Disasters, migrations, and the unintended consequences of urbanization: What’s the harm in getting out of harm’s way?
Using the case of Shishmaref, Alaska, a rural Iñupiat community on the northwest coast of Alaska facing habitual flooding disasters linked to climate change, this article integrates research on disasters and climate change-induced migration with emerging perspectives from environmental psychology and the psychology of natural disasters to consider the potential costs of particular migration scenarios.
Wolsko, C. and E. Marino. 2016. Disasters, migrations, and the unintended consequences of urbanization: What’s the harm in getting out of harm’s way? Population and Environment 37(4): 411-428.DOI: http://dx.doi.org/10.1007/s11111-015-0248-1
The authors discussed four reasons as to why only a few chinese demographers are invloved in climate change research: topics surrounding climate change are more directly related to other social science disciplines than demography; the lack of interdisciplinary collaboration, despite the interconnectedness of the issues of population and climate change; the discomfort with addressing population and environment issues; and, limitations in funding.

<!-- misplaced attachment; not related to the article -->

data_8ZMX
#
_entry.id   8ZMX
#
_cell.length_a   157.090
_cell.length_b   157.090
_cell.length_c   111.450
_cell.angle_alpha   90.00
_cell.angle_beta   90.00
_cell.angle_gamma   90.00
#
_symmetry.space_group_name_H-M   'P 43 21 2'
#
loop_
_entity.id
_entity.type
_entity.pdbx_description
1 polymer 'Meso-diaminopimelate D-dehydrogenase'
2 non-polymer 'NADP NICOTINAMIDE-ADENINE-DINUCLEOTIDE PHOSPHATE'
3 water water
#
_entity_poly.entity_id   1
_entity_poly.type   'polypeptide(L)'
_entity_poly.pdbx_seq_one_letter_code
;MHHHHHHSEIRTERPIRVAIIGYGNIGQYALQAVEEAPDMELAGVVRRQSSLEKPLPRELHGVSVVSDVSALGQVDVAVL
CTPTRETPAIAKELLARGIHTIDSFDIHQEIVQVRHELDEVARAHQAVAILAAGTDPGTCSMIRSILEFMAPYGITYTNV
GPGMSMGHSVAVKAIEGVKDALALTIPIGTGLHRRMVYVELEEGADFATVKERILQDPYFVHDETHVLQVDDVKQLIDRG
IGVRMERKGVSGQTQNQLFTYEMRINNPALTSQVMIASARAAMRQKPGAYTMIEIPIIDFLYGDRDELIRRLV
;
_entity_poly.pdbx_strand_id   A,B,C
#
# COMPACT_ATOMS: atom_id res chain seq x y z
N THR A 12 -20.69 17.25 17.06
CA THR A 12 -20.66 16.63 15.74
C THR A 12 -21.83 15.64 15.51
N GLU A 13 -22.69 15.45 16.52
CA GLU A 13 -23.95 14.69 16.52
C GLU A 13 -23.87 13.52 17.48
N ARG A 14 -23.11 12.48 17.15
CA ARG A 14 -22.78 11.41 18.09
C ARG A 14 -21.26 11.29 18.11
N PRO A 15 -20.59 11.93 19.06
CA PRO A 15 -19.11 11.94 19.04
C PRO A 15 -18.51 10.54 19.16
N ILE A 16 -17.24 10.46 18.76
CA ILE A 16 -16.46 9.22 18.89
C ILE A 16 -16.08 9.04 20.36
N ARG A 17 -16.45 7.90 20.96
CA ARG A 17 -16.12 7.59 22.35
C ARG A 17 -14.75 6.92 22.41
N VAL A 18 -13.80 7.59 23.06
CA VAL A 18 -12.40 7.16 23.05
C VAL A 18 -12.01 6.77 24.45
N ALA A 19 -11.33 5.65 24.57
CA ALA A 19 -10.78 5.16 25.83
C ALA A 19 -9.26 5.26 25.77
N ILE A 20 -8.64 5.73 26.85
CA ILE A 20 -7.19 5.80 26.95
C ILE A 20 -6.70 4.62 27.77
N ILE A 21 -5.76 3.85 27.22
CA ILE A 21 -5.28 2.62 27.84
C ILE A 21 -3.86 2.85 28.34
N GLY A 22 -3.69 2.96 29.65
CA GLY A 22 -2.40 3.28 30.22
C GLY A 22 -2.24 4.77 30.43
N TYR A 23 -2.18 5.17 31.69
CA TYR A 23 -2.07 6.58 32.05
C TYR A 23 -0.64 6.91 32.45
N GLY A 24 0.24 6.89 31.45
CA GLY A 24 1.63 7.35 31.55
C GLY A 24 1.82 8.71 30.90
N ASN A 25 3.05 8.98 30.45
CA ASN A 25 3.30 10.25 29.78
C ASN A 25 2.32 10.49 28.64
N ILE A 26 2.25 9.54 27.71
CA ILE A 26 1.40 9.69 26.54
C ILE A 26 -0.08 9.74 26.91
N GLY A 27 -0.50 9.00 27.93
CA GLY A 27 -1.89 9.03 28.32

Peng, Xizhe and Zhu, Qin. 2016. Barriers to involvement of Chinese demographers in climate change research. Vienna Yearbook of Population Research 2015 (13):29–31DOI: http://dx.doi.org/10.1553/populationyearbook2015s29
Building on existing knowledge, data and case studies produced over the years by IOM, other international organizations, academia and researchers worldwide, the project will resulted in the first Atlas of Environmental Migration, an innovative tool providing a visual overview of this trend of human migration through maps, illustrations and explanatory texts prepared under the supervision of world experts in this field.
Ionesco, Dina ; Mokhnacheva, Daria; Gemenne, François. 2016. The Atlas of Environmental Migration.Taylor & Francis Group
The author outlines the challneges facing a demographer who wanted to venture into climate change research: the complexity of climate science and the limitations of data and methods for integrating the environmental and climate context into the microdata commonly used by demographers; the lack of interdisciplinary collaboration, despite the interconnectedness of the issues of population and climate change; and, the research topics surrounding climate change are more directly related to other social science disciplines than demography.
Hayes, Adrian C. 2016. Population dynamics and climate change: A challenging frontier for the intrepid demographer. Vienna Yearbook of Population Research 2015 (13):33–36DOI: http://dx.doi.org/10.1553/populationyearbook2015s33
The author lsited her arguments as to why population scientists should get involved in the climate change studies.
Gage, Anastasia J. 2016. The next best time for demographers to contribute to climate change research. Vienna Yearbook of Population Research 2015 (13): 19–22DOI: http://dx.doi.org/10.1553/populationyearbook2015s19